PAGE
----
Pack, Part 14: Price of Failure

The Recent Past.

Fourteenth Sequence.

Amber Getten. Struggling through the snow. She is wolf, she is woman. But neither is enough. She will not make it in time—if she truly tries at all.

Daldion bowed his gray head. He knew the stakes. What the others would expect. But in the end it would be up to him.

He would have to choose.

The wolf looked to where Justin was finding himself, his mind ignorant of the imminent future, of the danger of the storm and the fact that help could not come. Was not coming.

He would have to choose.

Present.

Amber gasped and ducked inside of the farmhouse. The door slammed behind her—and slammed again. Francisco, taking up the rear.

She was soaking wet. Her layers of coats and sweaters had been ripped through like they hadn’t existed. She had experienced cold storms on the Reservation in her childhood…but this was something different.

Francisco was cursing in Spanish or one of the several other languages he knew. Portuguese…maybe a bit of French.

He had it worse off, she knew. He wasn’t used to the cold under normal conditions.

The tears that had frozen to her face were melting.

It had been a paradox—track him with full Seeking abilities and face the cold as a human, or try in their other forms and risk getting lost without smell or Seeking. In the end they had—and had gotten lost.

The storm had continued to the night, then to the morning…and showed no sign of stopping. It was only by erasing the image of a dying Justin her mind and replacing it with the warmth of the farmhouse that they had found their way back with painful Seeking. And even then, she had been about to collapse.

Amber let her layers of clothing fall to the ground. They made a miserable heap in the middle of the kitchen floor. “We failed.”

Francisco looked up from trying to light the gas stove. He saw the emotions in Amber’s eyes. “Amber…”

“We failed!” she shouted. She was in her jeans and turtleneck again. Both were wet at the edges. “Justin is dying out there and all we can do is nearly get ourselves killed!”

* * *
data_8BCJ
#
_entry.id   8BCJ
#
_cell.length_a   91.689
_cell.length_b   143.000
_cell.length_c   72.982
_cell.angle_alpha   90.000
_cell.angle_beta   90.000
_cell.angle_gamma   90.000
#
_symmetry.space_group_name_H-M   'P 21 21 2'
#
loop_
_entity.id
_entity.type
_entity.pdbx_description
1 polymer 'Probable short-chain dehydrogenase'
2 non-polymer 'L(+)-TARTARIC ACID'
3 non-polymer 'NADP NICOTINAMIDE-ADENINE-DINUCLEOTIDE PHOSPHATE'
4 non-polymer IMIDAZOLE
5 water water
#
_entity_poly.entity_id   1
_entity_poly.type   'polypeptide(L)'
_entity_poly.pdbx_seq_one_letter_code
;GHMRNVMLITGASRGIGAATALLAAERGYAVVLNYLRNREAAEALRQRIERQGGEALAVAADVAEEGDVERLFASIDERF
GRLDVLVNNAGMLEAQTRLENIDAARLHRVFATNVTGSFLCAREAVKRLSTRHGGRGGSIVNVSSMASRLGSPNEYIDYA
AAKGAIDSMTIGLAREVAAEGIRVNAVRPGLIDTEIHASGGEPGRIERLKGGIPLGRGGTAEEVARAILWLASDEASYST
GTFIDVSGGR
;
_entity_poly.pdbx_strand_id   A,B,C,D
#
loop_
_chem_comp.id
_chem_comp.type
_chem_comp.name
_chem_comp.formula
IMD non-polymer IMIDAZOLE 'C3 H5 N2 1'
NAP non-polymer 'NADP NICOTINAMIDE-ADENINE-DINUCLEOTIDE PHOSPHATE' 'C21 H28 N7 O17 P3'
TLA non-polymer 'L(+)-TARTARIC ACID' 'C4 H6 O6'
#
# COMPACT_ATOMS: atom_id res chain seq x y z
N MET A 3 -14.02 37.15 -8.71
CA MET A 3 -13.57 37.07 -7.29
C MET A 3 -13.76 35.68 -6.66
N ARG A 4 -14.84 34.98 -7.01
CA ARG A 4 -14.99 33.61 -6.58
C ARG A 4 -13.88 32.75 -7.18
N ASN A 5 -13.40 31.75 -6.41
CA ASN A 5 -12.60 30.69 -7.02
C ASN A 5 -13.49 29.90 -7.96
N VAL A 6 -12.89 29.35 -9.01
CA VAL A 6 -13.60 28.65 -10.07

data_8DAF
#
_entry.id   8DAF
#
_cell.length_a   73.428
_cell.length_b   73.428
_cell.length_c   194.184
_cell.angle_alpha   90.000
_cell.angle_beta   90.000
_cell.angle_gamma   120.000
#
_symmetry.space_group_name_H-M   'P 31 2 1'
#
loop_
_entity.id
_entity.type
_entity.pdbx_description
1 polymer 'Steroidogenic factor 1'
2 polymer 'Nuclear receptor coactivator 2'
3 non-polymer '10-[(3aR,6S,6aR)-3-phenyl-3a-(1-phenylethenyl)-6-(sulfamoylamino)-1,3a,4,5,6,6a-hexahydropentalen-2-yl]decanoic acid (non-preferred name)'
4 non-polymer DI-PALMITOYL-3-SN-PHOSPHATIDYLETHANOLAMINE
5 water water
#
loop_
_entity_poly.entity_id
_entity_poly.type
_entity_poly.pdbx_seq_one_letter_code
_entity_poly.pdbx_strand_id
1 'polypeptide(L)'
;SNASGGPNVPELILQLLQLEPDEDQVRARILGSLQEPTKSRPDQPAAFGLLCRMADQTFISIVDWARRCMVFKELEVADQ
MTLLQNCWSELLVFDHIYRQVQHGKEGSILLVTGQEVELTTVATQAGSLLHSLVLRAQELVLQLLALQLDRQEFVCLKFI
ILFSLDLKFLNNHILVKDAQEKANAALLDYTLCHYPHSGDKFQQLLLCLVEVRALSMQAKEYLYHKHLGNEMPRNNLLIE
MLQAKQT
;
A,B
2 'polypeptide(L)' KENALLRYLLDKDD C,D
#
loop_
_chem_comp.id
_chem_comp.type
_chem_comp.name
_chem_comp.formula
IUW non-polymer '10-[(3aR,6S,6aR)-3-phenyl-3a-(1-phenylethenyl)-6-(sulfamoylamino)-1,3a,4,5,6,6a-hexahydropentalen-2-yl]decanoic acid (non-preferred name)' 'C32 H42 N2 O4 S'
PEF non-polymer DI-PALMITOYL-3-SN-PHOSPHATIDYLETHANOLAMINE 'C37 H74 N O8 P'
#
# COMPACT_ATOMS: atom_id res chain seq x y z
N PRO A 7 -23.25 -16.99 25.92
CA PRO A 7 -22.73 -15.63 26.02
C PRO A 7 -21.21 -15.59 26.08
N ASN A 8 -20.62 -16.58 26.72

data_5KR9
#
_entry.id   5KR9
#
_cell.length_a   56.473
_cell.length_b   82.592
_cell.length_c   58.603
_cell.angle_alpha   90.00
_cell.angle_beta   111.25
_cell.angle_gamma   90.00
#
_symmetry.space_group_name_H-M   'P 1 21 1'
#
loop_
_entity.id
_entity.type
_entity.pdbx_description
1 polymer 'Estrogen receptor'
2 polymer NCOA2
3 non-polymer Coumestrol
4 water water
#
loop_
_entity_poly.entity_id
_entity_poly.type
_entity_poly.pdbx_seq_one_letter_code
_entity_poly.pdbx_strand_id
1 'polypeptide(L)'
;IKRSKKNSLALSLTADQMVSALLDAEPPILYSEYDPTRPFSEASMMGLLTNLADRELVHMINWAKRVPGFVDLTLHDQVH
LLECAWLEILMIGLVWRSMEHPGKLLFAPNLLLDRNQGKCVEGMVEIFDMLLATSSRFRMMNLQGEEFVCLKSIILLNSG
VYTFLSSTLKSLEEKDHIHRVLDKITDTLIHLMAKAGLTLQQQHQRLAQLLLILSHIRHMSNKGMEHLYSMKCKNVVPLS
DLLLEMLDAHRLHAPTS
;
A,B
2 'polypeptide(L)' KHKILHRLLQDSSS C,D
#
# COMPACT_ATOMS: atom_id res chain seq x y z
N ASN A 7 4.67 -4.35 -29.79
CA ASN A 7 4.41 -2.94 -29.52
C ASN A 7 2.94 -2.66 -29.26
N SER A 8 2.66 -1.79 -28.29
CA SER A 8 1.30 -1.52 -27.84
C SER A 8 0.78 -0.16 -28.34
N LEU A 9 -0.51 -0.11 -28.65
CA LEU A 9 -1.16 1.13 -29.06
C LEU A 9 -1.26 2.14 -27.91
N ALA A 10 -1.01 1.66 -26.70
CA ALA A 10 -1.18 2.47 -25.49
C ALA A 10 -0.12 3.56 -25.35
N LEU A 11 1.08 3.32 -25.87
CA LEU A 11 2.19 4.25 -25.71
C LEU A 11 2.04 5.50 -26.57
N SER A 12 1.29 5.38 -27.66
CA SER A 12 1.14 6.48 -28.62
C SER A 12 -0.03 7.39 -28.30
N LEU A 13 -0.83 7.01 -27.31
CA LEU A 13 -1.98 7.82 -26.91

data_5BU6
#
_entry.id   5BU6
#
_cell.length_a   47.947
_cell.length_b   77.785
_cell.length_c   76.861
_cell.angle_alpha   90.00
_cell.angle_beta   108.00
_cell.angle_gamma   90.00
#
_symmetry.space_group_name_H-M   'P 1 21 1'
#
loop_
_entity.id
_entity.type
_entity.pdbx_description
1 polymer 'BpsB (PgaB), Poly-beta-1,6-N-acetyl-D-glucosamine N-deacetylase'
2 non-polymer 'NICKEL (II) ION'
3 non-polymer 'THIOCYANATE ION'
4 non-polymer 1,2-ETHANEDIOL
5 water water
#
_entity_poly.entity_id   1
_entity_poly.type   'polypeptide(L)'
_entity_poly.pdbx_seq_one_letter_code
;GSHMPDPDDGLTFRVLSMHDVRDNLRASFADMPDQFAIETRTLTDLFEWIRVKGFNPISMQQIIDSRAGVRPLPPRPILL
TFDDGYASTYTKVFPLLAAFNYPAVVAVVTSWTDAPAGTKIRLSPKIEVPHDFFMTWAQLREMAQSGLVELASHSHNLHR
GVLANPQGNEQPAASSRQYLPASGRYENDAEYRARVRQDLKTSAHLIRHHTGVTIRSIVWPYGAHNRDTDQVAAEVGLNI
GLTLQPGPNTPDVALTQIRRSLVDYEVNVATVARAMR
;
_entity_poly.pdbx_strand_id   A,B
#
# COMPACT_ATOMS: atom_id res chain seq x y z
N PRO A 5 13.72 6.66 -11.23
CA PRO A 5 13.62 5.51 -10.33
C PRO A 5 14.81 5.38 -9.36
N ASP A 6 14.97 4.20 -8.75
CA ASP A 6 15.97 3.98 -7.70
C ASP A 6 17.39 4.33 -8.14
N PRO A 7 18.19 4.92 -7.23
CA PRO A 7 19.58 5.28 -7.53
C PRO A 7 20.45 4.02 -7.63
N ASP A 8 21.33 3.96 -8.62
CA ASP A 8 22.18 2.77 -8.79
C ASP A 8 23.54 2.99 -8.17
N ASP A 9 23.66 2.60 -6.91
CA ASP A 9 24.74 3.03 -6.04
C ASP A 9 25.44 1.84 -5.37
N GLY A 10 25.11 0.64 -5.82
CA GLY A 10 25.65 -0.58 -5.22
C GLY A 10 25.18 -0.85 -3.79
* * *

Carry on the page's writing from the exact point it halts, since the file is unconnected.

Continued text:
Francisco was a soldier—more than that, he was a Warrior. Amber was new to the Pack, the newest other than Justin, who wasn’t officially part of it anyway. She had to learn. She hadn’t been in combat. Hadn’t seen her friends die before her eyes. She would—if she lived that long.

He grabbed her by her shoulders as she collapsed to the floor. “Hey…Hey! Look at me, por favor!”

Her grey eyes were red as they met his.

They both, on mutual understanding, went into themselves, into their own fields of mist. But Francisco’s was a plain, barren with the hint of mountains and storms at the unreachable edges. Amber’s was a grassy plain, with herds of ghostly animals roaming across it. They were not real, not even in her mind. They only distant and dear wishes of memories.

Two awaited them there. As one they met in the center of four worlds. Man, Woman, She-Wolf, and He-Wolf.

Amber was the first to speak. We have failed. All of us.

A white wolf, tinged with gold, stepped close to Amber’s side. We did what we could. It is up to Daldion now.

Iridess… Amber growled, her temper rising. What can he do? He and Justin have not even had direct contact from what we know. He considers all of us his enemies. His kidnappers. Including Daldion.

Iridess, the Healer, drew back from her companion, Amber Getten, the Seeker. She didn’t seem to want to answer.

Francisco exchanged glances with his companion, the Teacher, but it was the human who finally spoke. Daldion will choose. If he attempts to force a change upon Justin and they have to fight for control, both could be…damaged, especially if they do not have shelter. Francisco looked…calm.

Zerihun, a black, thin wolf with dark eyes, bowed his head. As the Teacher, he knew the history of the Pack—and its failings. Daldion, if he is physically hurt in his own body, may not be able to heal without assistance. If he tries to save Kobe, he may only ensure his own death—a true death.

Amber shook her head. You can’t be saying…

Zerihun withdrew as Iridess had, vanishing into the dark, lightning-lit hills of his mind. Yes. Daldion’s wisest move, to ensure the survival of the Pack and himself, is to let Justin die. He will find another human, another more suited for the role.

Amber looked aghast. You are willing to let an innocent, teenage boy die because he isn’t a perfect match for Daldion?

Not willing, no. Iridess said. But the survival of the Pack is worth more than one life—and Justin is not truly one of us. It is up to Daldion. If he remembers these facts…Justin Kobe may die.

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About bandersontps

I write. I read. I think. I am an aspiring writer, poet, and reader. First I am a writer of fantasy and fiction. Second I am a thinker and a poet. I was born in 1995, and from a young age have wanted to be a writer. I'm making progress. Check out my writing blog at worldpen.wordpress.com
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